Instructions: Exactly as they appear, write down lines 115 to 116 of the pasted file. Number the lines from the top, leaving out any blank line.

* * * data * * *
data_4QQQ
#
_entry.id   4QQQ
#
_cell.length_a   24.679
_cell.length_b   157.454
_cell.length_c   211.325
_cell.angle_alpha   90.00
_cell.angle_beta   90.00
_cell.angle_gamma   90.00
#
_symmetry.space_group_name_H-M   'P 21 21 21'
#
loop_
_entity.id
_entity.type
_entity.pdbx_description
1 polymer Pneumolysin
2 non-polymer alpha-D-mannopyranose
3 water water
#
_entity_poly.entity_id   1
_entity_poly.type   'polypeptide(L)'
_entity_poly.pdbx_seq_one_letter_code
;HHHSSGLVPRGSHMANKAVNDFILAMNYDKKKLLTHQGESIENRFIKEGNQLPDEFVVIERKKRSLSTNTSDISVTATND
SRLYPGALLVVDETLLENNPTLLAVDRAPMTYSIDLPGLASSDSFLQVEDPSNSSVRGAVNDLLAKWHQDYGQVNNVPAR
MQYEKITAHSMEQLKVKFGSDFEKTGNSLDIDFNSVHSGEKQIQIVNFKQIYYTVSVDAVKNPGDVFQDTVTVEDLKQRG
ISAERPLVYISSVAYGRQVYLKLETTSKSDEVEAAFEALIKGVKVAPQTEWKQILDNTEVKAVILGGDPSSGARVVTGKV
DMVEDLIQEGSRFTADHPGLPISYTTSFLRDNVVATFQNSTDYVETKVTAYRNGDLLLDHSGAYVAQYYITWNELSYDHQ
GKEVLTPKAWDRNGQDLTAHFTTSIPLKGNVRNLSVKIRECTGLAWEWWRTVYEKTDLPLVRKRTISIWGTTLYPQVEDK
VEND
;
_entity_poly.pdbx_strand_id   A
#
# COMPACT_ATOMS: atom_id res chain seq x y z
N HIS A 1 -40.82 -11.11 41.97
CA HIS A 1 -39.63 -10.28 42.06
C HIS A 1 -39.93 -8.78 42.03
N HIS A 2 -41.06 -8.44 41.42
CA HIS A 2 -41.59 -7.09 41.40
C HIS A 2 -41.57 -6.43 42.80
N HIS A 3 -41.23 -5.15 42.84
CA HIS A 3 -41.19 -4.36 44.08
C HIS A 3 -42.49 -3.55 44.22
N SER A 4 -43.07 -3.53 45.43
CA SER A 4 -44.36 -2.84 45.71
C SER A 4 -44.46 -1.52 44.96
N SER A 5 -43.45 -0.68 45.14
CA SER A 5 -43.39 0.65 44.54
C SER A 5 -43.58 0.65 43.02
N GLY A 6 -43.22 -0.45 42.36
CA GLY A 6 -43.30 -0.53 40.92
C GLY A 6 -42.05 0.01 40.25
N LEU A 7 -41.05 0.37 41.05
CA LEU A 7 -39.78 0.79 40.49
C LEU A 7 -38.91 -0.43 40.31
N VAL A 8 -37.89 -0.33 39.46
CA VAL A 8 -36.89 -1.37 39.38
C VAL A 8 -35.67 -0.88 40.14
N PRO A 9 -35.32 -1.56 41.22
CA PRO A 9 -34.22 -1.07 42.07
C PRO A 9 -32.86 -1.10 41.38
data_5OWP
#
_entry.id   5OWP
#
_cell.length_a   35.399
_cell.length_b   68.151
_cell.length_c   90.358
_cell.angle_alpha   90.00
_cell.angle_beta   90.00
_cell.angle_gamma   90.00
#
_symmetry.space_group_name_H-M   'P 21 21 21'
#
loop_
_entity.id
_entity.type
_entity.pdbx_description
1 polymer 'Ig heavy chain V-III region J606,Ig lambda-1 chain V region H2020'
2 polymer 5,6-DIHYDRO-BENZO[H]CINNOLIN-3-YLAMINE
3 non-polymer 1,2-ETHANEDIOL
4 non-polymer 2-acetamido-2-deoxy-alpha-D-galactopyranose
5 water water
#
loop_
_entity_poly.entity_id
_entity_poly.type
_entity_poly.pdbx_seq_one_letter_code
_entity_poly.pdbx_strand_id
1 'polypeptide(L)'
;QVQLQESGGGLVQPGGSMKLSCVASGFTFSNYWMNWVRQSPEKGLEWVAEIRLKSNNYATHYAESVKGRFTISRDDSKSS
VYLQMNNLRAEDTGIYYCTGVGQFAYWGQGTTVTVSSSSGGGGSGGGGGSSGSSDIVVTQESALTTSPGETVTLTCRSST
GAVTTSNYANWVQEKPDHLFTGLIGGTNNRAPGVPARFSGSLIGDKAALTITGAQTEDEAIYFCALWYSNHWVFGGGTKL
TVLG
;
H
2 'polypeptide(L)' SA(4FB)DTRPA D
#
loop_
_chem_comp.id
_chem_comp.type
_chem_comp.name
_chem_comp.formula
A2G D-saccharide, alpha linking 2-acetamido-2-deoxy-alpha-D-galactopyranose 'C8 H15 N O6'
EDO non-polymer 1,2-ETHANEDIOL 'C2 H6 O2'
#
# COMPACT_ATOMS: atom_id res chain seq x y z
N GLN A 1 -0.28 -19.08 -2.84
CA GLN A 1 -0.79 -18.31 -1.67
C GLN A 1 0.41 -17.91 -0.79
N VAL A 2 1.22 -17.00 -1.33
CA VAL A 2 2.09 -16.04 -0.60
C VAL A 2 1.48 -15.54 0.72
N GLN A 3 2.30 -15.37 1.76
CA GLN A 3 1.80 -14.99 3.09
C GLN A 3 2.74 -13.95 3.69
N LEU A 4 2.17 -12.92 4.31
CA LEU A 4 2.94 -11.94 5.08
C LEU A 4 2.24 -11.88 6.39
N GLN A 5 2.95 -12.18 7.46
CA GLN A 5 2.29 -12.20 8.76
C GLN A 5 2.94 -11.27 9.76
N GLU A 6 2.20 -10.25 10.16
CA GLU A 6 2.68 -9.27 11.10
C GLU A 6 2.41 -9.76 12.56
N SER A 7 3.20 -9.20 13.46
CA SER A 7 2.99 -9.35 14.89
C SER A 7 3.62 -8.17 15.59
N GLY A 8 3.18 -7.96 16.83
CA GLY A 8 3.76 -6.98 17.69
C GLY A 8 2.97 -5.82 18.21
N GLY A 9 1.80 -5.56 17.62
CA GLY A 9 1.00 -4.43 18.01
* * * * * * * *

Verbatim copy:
N GLN A 3 2.30 -15.37 1.76
CA GLN A 3 1.80 -14.99 3.09